I had to go to a meeting last evening, and on the way there, I was pondering this question: why were not the majority of Unionists in western North Carolina forced to flee? In my research for the Brooksville Raid book, I learned that many of those who lived in Hernando County (Florida) who possessed Unionist sentiments were driven from their homes by local Confederates. Many of them fled to Key West and joined the 2nd Florida Cavalry (US). The primary reason of the Brooksville-Bayport raid was to destroy the homes and property of those loyal Confederates who had driven the Unionists from their homes. Here in western North Carolina, there were families who were just as loyal to the Union, but it seems that we seldom hear of them being flat out driven from their homes (or burned out) during the war. Sure, it does happen – Colonel Palmer’s (58th NCT) home was burned toward the end of Kirk’s raid. But why did it not happen more often?
I think, for the time being, I have come to this conclusion: the reason why more families were not driven from the area is that people here were all kin, were all related. Like many other people, my ancestors first came to this area (east of the Blue Ridge) in the 1750s, and after the American Revolution, moved to the west side of the Blue Ridge. They lived in small, isolated groups, and due to the small number of families in the area, quickly became related through marriage. So the people who lived in the hollow over from yours might be kin, and while they might profess feelings for the other side, they were still kin. In contrast, Florida had only recently been open to settlement prior to the start of the war. And while it was also sparsely settled, not enough time had passed for the families to have developed strong inter-family relationships.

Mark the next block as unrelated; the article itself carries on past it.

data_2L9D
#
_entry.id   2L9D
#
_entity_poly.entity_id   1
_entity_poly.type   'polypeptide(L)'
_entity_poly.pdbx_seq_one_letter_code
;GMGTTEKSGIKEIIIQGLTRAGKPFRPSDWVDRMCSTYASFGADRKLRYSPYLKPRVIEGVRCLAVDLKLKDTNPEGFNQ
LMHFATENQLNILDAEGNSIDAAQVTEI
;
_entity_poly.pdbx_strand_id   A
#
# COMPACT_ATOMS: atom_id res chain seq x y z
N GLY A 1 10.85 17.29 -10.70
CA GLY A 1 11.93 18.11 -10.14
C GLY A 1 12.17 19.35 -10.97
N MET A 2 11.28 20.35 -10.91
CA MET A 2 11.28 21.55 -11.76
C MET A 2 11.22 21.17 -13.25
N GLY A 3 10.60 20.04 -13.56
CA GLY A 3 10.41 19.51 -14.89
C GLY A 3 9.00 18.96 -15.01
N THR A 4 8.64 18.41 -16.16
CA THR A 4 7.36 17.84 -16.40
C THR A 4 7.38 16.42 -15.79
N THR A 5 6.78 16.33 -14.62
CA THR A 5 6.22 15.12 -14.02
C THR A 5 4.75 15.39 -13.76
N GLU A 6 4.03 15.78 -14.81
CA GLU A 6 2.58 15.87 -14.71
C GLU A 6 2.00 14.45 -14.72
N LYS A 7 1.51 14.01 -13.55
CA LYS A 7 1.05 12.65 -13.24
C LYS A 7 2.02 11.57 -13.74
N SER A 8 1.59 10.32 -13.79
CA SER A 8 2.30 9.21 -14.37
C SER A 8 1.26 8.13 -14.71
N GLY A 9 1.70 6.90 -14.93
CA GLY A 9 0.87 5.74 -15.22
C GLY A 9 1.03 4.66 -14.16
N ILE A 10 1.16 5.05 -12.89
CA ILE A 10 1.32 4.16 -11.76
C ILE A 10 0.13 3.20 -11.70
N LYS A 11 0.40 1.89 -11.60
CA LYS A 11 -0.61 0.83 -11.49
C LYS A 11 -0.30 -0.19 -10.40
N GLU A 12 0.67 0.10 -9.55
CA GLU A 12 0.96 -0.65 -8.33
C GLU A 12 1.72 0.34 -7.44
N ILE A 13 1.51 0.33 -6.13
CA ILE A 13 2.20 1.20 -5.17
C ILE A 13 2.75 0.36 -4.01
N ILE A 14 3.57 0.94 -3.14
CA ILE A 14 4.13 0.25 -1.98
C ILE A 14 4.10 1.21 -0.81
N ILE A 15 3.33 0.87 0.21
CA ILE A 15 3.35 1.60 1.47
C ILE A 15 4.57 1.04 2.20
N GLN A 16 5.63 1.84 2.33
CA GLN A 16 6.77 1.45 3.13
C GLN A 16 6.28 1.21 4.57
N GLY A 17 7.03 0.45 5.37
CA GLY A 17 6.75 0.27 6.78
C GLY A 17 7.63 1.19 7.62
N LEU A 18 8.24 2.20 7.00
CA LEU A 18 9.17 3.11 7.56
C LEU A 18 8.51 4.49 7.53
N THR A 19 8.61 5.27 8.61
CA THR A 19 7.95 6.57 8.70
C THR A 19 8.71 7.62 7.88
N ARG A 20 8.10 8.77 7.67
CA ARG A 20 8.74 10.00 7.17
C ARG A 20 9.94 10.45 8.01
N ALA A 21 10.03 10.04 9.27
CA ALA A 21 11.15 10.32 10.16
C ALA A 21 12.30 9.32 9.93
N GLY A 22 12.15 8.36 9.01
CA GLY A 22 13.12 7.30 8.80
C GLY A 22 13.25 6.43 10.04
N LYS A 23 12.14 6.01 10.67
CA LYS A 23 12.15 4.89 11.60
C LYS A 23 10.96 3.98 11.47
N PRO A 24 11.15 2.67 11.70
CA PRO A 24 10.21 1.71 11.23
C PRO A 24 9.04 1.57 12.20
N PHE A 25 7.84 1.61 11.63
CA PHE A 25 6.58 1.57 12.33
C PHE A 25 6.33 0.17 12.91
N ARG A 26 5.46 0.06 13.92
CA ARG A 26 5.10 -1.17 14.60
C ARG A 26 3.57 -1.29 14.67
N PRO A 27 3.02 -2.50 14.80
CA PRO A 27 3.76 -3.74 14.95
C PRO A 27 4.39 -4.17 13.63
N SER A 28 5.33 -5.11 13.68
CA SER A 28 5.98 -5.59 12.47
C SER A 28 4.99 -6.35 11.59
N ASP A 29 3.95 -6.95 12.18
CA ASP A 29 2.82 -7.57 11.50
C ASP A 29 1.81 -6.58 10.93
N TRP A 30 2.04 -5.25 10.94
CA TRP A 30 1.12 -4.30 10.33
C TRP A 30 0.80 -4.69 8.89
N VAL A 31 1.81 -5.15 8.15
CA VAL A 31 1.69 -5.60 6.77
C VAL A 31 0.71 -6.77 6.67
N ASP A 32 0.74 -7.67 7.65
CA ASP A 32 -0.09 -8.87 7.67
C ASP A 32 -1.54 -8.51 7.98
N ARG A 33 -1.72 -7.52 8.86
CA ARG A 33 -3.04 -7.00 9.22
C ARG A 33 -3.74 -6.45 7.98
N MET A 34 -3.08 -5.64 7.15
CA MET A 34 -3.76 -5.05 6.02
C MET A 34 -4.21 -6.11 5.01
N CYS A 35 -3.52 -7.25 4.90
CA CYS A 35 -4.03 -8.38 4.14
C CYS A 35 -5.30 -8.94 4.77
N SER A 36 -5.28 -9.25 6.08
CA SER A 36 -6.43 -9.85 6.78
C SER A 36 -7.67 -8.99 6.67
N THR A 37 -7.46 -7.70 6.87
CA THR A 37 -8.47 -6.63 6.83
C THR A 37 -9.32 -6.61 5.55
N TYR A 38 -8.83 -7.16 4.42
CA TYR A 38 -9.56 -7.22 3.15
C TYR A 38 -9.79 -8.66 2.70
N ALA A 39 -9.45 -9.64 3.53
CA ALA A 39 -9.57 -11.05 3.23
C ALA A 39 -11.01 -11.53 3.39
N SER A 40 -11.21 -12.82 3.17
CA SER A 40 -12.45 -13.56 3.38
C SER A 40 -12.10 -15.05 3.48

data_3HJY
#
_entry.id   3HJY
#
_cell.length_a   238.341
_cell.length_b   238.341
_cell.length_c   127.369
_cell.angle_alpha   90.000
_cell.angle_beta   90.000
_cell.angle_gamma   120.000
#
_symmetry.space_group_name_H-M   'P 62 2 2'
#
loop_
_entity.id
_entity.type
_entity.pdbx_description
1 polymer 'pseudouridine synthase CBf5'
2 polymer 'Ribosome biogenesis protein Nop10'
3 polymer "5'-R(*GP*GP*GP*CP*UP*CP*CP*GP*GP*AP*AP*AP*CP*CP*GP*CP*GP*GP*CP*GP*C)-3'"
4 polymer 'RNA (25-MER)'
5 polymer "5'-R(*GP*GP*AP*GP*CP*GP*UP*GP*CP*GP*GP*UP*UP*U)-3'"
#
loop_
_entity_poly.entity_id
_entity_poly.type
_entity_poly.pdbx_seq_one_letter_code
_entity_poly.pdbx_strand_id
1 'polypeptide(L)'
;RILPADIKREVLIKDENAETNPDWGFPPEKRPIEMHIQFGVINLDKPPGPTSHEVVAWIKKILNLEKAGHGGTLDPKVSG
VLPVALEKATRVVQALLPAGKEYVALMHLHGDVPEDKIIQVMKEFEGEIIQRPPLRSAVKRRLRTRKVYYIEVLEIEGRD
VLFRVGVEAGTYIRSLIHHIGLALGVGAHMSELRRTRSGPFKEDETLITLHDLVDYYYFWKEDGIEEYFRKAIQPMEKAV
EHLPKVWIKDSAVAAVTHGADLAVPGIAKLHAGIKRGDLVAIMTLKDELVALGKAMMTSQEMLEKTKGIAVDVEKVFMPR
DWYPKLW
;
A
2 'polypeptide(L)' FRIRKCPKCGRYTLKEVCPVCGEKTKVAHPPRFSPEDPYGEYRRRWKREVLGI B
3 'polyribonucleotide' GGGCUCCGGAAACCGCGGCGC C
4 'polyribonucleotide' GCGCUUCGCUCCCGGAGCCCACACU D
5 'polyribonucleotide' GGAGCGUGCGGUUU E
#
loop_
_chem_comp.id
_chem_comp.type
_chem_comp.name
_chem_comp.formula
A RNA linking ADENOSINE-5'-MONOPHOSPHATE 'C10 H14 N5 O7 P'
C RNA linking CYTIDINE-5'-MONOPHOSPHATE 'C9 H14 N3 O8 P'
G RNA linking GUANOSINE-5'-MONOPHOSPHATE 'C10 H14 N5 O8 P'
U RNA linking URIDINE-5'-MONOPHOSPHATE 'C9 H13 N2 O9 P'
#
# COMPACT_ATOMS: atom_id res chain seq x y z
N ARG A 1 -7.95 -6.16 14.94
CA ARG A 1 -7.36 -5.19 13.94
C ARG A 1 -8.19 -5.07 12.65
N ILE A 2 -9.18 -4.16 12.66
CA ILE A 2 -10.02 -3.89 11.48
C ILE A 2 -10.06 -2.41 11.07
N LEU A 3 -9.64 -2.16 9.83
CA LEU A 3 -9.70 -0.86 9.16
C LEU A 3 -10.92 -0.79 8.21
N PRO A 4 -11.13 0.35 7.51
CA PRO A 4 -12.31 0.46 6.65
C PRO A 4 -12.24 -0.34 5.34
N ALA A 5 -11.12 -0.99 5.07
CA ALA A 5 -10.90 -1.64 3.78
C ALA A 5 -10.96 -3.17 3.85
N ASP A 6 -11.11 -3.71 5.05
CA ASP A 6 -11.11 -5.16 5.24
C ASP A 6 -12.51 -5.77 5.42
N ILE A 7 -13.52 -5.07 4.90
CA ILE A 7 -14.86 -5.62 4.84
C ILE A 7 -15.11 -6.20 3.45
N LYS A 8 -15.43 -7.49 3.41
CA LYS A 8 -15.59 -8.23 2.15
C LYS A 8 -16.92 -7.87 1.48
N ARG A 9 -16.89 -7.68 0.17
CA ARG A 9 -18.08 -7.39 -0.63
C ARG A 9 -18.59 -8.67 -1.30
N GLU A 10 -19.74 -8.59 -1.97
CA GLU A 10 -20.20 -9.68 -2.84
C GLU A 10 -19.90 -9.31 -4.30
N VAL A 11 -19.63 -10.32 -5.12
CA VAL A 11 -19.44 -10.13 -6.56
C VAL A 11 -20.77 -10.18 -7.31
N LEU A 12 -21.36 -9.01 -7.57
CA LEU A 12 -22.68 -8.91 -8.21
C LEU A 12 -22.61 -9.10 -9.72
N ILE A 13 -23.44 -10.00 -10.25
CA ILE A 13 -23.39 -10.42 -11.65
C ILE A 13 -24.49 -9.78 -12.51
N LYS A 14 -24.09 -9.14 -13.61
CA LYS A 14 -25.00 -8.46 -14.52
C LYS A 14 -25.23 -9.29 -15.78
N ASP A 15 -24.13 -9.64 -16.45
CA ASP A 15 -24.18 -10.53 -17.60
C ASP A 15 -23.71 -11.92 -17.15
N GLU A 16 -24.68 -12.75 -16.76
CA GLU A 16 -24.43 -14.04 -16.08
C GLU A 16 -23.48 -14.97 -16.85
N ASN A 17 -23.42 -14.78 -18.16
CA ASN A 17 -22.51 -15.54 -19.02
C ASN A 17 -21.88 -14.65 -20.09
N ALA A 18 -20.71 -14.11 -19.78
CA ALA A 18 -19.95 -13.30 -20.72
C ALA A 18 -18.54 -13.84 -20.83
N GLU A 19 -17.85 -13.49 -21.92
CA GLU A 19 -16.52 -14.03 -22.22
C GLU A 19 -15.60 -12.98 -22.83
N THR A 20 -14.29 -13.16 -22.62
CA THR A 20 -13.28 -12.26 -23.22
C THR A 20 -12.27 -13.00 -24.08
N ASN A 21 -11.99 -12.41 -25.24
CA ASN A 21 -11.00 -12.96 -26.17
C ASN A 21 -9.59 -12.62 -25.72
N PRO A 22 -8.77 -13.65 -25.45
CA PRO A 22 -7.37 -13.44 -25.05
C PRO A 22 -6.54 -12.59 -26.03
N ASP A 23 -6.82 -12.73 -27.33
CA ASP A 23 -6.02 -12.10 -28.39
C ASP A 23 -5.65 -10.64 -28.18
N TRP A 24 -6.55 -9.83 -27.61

What do you think? I really don’t have anything to prove this, just observations.